Employers’ body withdraws from national pay agreement

IBEC has withdrawn from the terms of the national pay agreement.

The Transitional Agreement reached in September of last year provided for wage increases totalling 6% over 21 months.

However, in a letter to members yesterday, the employers’ body said that following its national council decision in November, it has held informal discussions with ICTU to seek to agree a suspension of the pay terms of the agreement and “an alternative that is appropriate to the prevailing economic and commercial environment in 2010”.

The current agreement is due to expire at national level at the end of this year.

Director general Danny McCoy said in the letter that not having agreed such a suspension with unions, IBEC is giving effect to its decision to withdraw from participation in the pay terms of the agreement.

He said this agreement is “wholly unsuited to our economic circumstances”.

“Given the unprecedented scale of job losses in 2009 and the prospect of further losses in 2010, it is clear that we need to restore competitiveness for economic recovery,” he said.

Mr McCoy said the consequence of this decision is that IBEC is entering a period of enterprise level bargaining in unionised employments.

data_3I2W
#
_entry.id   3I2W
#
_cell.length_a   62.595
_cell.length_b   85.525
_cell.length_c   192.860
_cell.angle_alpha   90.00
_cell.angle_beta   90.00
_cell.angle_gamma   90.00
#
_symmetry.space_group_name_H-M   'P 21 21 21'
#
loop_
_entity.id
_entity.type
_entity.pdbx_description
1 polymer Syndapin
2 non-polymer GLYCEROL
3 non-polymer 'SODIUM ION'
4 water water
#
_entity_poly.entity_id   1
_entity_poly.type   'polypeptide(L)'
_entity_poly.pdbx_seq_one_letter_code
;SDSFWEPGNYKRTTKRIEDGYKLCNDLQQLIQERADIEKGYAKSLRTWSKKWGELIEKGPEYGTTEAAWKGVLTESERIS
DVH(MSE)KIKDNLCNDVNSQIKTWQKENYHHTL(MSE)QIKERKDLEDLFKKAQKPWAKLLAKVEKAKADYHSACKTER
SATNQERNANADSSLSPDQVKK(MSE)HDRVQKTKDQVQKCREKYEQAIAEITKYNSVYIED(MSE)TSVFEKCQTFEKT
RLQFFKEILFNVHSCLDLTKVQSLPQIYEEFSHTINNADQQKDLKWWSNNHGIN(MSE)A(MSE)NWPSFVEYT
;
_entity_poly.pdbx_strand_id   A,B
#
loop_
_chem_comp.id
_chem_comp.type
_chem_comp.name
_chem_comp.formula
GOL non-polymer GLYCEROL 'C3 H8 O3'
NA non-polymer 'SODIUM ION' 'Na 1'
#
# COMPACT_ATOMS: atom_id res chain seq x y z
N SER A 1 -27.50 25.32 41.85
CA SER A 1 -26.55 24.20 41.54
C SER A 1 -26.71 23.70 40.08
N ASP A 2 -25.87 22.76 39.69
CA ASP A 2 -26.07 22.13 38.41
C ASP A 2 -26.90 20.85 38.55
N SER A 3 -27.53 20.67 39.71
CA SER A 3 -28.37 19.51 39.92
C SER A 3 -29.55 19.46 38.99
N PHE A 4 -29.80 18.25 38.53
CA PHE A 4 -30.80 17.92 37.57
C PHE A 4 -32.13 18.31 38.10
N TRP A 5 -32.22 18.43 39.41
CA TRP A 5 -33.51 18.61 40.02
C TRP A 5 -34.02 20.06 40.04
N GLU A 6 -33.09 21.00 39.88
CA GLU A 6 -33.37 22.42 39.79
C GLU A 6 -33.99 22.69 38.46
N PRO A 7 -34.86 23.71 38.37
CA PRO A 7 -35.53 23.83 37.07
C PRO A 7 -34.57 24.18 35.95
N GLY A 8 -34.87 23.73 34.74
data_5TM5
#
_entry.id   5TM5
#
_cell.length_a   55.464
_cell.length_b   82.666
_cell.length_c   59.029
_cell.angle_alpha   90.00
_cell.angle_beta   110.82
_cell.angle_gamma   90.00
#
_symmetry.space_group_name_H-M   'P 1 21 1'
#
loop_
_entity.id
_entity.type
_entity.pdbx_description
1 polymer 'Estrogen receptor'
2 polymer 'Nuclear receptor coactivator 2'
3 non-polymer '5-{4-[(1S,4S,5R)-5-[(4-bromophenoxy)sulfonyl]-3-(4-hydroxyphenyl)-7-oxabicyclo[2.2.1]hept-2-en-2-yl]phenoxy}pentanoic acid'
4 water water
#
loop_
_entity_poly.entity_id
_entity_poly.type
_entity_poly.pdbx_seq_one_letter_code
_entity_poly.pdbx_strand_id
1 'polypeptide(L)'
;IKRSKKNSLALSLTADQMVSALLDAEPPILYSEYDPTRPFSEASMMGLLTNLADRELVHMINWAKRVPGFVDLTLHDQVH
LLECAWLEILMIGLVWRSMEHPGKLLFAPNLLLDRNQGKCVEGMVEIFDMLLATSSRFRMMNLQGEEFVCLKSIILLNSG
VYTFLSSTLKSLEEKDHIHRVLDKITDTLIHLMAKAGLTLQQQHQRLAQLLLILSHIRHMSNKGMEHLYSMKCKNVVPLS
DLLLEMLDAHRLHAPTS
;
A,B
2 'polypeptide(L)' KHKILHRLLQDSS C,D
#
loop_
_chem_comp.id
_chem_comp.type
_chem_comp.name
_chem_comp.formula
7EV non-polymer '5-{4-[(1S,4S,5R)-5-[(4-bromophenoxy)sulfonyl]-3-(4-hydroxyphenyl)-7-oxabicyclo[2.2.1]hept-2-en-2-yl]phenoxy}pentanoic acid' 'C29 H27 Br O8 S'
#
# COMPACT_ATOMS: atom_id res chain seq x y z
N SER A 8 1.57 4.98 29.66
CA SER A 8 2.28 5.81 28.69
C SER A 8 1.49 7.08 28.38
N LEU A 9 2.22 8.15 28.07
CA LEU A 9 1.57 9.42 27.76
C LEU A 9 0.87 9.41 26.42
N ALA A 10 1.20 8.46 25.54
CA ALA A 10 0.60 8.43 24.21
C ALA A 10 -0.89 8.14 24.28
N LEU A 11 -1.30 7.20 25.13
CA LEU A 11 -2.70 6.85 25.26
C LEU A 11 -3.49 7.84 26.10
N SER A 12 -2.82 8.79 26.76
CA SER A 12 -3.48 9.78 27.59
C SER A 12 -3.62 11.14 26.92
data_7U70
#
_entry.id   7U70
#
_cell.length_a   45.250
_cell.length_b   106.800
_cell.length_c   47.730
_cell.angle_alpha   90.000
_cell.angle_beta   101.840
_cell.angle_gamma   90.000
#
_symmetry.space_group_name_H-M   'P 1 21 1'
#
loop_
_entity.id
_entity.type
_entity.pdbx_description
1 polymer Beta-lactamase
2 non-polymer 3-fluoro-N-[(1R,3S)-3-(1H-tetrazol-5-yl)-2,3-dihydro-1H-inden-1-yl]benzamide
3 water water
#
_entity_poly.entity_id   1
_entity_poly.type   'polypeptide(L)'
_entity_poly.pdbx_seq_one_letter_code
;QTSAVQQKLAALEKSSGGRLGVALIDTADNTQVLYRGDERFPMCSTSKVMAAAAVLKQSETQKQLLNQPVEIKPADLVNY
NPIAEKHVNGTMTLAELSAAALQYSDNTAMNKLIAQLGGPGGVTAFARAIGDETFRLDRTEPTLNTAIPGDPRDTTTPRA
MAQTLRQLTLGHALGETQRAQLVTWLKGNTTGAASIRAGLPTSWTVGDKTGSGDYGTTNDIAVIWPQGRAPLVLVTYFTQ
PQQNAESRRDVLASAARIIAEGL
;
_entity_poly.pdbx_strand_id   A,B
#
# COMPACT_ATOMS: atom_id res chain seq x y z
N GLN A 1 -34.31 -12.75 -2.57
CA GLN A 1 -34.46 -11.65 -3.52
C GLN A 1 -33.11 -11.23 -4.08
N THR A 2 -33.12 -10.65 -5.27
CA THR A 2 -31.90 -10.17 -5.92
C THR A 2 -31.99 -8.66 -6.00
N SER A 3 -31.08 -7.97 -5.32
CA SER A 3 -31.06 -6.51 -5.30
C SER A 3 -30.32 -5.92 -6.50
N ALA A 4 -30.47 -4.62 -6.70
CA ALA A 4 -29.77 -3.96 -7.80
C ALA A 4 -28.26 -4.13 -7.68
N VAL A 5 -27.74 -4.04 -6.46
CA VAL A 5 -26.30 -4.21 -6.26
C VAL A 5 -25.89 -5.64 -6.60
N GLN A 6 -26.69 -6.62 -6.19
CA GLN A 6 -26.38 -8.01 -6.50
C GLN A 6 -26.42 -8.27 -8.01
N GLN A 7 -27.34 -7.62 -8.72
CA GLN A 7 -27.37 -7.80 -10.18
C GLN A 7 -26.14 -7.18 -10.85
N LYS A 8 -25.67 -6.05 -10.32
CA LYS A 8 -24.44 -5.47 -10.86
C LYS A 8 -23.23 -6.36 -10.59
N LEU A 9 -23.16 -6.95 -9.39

“We remain strongly committed to social dialogue at national level and a stable industrial relations environment in the private sector. IBEC is inviting Congress to meet as soon as possible in January to agree: measures for the orderly conduct of industrial relations in the private sector; a bilateral response to the economic crisis; and measures to preserve and create employment.”

He said members can be assured of the support, advice and representation from IBEC in the period ahead.

“We will also brief the Government, the Labour Court and the Labour Relations Commission on the implications of our decision. We advise members to ensure that they continue to comply with any in-house collective agreements and locally agreed dispute resolution procedures.”

Mr McCoy finished the letter saying it has been an extremely difficult year for business.


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